It was a sparkling silver dress with five blingy sequins down the front, in the style of 1971, and made for a 25-year-old James Bond 007 model. I was a skinny 12-year-old, but drooled over the fashion models in the Spiegel catalog that came in the mail. The 7th-grade Willapa Valley School spring music concert was coming up and I was playing the drums in the back row.
I mentioned the dress to my mom, and she replied as she always did with, “I can make that.” But I wanted this one — this color — this material — this damned dress. I might as well have asked for a new Cadillac. As far as I could remember, my mom had expertly sewn all of the clothes for my sister and I, from school clothes to flannel pajamas and halloween costumes, and later a delicately laced, purple Gunny Sack dress for high school prom at the Swiss Hall in Frances. I heard that line from her many times as she cheerfully suggested, “Let’s get a pattern and I can make that.”
And rest assured, she could. She had owned Jennings’ Upholstery Shop and through the years had stitched for most everyone in the Valley for the last three generations until she lost her vision in her 80s. She painstakingly and humbly sewed in accordance to our demands accurate to the style we presented to her. But it never turned out the exact color or material, or the right design of plaid. Why couldn’t mom understand that?
Growing up meagerly in the country — we didn’t have a TV, much less access to department-store shopping — my sister and I spent much of our time swimming in the cold waters of the South Fork River that rippled softly below my mom’s house. With our family lack of prosperity, I knew I was barking up the wrong tree.
My only option was to pick ferns and sell them. I could do this. I enjoyed the beauty and solitude of the green valley we lived in and was not bothered by rainy damp woods. In fact, I thrived in it and sometimes would lay down near a wet clump of ferns onto the soggy ground of pine and fir needles and let the rain gently cascade down my face. Ferns grew everywhere along the deer trails and Weyerhaeuser logging roads. It was a seemingly unending supply, and I could pick these green swords and sell them at the Raymond Callison’s in bunches of 25 for 13 cents a bunch to be used medicinally and for floral purposes.
I slipped my silver fern ring onto my ring finger. Its sharp, curved blade was designed to hook and cut a 24-inch fern. Every day after school for three weeks, the minute Jo, our bus driver, dropped me off on at our house, I changed clothes and headed up the gravel road and entered the vast forest. As it became near dark, I stumbled over logs with bunches of loose ferns in my arms blinding my way, occasionally face planting onto a soft forest bed. If a hunter or fisherman would have come upon me slogging in the woods, he would have thought I was a blue-eyed, green-feathered Sasquatch or at the least a soldier camouflaged for a military jungle operation. My face was scarcely visible through the huge bundle of ferns I carried in front of me tied with a rope.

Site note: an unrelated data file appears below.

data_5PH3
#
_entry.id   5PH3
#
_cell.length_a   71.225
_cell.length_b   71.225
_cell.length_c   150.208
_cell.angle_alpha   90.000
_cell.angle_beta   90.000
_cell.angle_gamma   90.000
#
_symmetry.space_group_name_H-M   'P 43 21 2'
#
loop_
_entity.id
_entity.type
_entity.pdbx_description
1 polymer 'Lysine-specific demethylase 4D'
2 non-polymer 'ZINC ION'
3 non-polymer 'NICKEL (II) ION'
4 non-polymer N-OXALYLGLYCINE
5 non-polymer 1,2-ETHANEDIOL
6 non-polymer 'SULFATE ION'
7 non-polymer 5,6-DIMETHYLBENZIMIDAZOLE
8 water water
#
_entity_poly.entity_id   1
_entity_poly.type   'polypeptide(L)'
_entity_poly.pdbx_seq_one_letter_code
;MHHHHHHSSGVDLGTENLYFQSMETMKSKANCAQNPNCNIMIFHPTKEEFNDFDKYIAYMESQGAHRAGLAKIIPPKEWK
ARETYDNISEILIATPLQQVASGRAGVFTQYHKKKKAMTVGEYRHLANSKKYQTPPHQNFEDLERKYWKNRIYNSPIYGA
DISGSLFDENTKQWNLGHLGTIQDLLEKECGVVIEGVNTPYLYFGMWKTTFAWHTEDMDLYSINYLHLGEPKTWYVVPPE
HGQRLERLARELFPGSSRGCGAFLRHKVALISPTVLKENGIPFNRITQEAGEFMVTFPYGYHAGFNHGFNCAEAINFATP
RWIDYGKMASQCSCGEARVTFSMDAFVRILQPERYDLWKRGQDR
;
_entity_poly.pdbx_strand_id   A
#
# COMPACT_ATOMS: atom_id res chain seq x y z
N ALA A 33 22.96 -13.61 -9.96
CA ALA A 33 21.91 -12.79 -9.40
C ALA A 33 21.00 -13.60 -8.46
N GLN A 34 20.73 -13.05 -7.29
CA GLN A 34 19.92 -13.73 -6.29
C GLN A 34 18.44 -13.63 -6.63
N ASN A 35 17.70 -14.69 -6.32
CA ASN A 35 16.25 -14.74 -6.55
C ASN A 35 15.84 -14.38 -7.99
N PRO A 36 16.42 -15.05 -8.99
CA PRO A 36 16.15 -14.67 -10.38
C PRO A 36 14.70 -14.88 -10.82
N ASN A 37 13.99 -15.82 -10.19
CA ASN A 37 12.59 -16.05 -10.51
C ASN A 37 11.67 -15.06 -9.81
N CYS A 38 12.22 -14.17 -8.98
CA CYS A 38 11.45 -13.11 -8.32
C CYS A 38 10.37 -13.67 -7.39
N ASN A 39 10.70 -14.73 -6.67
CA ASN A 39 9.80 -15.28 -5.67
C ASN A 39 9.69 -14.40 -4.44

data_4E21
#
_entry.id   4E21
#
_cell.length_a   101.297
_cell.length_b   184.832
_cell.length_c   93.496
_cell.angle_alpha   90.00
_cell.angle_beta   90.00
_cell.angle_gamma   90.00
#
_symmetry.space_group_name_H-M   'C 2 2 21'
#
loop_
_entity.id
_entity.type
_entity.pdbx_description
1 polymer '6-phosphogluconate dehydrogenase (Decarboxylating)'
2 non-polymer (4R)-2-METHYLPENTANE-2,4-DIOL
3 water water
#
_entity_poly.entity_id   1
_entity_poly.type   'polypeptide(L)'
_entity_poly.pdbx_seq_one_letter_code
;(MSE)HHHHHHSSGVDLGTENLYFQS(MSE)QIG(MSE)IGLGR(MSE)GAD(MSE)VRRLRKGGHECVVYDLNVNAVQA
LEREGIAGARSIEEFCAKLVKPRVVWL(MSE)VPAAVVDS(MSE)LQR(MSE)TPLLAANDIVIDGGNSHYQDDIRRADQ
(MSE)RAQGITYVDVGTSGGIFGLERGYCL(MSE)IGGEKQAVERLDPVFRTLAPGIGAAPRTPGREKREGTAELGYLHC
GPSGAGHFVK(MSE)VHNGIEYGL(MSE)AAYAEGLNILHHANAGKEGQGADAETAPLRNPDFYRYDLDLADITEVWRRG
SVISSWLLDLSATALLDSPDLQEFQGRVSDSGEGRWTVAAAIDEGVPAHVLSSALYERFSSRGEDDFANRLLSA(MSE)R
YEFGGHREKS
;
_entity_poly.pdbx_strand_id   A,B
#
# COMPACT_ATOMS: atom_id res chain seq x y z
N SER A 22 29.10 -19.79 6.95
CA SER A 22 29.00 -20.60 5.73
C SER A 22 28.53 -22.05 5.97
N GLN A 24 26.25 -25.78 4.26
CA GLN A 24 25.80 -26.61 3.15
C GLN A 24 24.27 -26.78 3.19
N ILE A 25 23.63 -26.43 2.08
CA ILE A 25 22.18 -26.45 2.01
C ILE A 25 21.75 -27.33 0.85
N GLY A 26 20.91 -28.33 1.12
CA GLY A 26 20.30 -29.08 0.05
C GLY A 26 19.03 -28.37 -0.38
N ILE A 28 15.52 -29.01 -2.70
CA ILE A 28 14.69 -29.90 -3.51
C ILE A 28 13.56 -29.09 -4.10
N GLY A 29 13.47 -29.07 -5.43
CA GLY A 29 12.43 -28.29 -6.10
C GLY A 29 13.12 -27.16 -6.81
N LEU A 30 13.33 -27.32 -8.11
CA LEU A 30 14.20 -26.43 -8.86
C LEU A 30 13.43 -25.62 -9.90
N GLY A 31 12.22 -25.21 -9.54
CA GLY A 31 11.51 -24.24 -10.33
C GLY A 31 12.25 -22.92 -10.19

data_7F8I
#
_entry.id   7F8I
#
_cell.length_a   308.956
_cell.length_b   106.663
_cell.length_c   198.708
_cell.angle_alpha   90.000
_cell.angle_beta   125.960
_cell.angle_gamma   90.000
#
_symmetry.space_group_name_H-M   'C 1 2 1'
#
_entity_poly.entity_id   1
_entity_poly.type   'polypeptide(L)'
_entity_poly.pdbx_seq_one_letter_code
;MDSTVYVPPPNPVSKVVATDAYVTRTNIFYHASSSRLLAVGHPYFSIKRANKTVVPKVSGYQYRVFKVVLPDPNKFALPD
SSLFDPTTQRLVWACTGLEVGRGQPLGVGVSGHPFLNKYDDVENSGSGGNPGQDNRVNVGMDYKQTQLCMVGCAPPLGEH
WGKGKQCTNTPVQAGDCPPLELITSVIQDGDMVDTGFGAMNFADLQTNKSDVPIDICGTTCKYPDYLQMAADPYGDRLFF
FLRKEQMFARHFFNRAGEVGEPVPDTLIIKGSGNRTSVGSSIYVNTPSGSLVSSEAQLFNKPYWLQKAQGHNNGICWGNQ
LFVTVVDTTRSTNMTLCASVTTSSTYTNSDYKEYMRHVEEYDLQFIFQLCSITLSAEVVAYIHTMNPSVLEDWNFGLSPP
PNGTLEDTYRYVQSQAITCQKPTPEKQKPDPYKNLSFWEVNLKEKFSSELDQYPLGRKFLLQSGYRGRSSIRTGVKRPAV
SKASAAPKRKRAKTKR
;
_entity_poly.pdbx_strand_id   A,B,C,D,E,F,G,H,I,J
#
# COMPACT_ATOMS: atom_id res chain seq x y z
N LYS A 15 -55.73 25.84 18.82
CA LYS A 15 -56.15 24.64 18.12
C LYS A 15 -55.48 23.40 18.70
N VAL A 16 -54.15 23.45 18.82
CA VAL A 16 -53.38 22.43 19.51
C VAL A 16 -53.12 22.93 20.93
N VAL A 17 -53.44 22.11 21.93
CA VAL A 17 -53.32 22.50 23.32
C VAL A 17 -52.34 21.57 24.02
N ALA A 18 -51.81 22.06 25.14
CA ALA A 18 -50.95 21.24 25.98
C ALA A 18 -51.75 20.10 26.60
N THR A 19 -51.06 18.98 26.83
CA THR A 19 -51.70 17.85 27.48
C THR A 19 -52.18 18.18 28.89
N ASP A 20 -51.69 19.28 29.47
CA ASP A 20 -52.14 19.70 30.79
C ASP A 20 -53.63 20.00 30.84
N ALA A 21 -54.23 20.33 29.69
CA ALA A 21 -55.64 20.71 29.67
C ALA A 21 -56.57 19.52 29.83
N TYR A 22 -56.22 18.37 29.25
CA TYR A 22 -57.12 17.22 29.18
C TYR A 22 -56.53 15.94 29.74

After dark, I stood wet to my gizzards, sorting ferns by the light of a fluorescent bulb that hung from a cord in the red barn that my dad built just at the top of the river bank. My dad had made a box for sorting ferns. It was 24 inches long, with a cut across it about 4 inches up to lay the twine that would wrap the 25 ferns in a tidy bundle to the buyer’s specifications. I stripped the bottom four inches of the fern, gently flicked off an occasional slug, discarded any leaves with spots, neatly tied them and stacked them for delivery. When I had tallied up $15, I ordered the dress.
I was giddy when the package arrived in the mail. I wanted to kiss it. At first touch, it was much stiffer than expected. Had I mistakenly ordered a silver space suit? I willed myself to like it. I had to like it. But after picturing myself a blonde Susan Dey from the Partridge family for over a month, I was horrified as I slipped the silky dress over my bony neck and 7th-grade padded bra. It draped loosely over my adolescent body like a sack. Add a belt at the waist and a bone in my hair and I would have looked like Wilma Flintstone. Mom graciously tucked it in here and there. Well — we know exactly where. After the altering, I could pull it off but not with the confidence that I was anticipating. After the concert, I hurled the plastic junk it was into a bag and crammed it under my bed.
I learned the value of a dollar, but in addition, a great appreciation when my concert dress the next spring was a cool homemade pink gingham smock with hot pants underneath. Mom always knew best.
After leaving Willapa Valley at 17 to “catch the moon,” Leisa Jennings returned after 36 years following the tragic loss of her son. She wraps herself in the comfort and solitude learned in the hushed forests of Pacific County.